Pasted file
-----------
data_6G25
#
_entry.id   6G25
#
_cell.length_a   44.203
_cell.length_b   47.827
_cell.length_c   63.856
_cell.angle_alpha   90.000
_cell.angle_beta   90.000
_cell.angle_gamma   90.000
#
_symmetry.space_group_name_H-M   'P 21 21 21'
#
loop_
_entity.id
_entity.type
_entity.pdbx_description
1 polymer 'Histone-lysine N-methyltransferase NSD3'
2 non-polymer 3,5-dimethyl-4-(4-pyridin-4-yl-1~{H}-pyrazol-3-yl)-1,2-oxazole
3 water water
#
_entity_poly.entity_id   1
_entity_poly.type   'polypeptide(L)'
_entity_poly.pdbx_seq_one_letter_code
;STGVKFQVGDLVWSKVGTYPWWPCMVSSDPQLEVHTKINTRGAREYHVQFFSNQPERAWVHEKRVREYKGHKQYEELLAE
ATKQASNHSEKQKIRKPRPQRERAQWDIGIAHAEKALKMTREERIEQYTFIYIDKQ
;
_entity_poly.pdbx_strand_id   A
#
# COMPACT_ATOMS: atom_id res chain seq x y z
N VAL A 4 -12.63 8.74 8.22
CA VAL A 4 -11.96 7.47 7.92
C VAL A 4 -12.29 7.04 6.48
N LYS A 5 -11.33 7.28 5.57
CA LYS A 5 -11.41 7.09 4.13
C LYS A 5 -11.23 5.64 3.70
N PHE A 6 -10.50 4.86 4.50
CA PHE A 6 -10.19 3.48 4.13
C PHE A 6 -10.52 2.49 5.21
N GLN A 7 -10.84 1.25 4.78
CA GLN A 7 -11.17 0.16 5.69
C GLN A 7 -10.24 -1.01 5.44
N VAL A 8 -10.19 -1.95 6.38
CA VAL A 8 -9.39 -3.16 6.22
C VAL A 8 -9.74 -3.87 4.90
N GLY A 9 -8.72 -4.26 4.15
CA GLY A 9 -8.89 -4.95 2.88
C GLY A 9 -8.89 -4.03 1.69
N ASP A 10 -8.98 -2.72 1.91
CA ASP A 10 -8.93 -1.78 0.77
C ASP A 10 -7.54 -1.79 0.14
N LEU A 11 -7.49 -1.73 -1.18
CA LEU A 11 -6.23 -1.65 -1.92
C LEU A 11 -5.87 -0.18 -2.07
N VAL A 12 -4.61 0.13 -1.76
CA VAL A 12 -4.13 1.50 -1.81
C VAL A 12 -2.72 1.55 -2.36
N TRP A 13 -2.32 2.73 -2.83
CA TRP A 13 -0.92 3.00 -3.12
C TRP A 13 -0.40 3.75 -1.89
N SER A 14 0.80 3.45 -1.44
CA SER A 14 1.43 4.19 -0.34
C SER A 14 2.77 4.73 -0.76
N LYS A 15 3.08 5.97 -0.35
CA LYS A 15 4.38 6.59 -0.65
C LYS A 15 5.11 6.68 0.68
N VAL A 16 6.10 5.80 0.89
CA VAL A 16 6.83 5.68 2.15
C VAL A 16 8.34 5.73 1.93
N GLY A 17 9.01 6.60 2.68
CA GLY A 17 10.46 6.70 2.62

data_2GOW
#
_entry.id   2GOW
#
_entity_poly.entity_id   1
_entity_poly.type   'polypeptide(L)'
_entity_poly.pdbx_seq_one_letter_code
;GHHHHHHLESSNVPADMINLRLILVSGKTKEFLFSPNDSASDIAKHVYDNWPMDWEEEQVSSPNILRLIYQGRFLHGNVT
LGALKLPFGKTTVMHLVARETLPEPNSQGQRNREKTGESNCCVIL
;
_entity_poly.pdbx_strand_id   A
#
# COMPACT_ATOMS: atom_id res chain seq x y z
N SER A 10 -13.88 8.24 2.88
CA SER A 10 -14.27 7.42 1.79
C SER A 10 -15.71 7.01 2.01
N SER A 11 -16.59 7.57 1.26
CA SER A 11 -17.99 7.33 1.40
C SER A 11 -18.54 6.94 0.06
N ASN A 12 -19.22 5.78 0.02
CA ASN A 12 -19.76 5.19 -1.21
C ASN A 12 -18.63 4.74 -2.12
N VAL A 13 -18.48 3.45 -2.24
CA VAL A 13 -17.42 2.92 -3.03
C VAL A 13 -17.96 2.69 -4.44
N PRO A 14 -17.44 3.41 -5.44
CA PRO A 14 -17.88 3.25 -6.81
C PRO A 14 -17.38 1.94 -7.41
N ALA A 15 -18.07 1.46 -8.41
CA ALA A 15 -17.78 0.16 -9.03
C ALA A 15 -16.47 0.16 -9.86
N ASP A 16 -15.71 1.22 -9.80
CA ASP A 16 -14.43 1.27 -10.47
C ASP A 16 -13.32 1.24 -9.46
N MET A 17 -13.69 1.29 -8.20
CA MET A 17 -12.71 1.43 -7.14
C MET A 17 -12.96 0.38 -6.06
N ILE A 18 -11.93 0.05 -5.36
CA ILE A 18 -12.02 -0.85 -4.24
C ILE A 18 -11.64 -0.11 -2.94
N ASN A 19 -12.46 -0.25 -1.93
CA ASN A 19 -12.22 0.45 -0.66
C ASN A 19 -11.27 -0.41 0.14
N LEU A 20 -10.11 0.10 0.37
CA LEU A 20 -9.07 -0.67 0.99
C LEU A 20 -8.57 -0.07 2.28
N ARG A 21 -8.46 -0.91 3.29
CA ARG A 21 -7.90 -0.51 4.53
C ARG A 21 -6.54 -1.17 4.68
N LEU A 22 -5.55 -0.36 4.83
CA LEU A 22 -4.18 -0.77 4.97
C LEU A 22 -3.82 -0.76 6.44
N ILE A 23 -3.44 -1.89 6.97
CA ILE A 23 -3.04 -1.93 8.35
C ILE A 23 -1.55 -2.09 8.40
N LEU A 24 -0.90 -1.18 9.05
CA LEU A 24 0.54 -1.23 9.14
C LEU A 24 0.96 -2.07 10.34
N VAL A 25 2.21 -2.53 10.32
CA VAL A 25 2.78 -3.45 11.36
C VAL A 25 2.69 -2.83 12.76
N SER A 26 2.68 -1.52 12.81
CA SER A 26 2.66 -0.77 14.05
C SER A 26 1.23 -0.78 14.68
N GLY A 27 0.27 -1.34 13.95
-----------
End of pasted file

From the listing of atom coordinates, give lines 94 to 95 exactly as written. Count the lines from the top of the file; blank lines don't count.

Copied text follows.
N VAL A 13 -18.48 3.45 -2.24
CA VAL A 13 -17.42 2.92 -3.03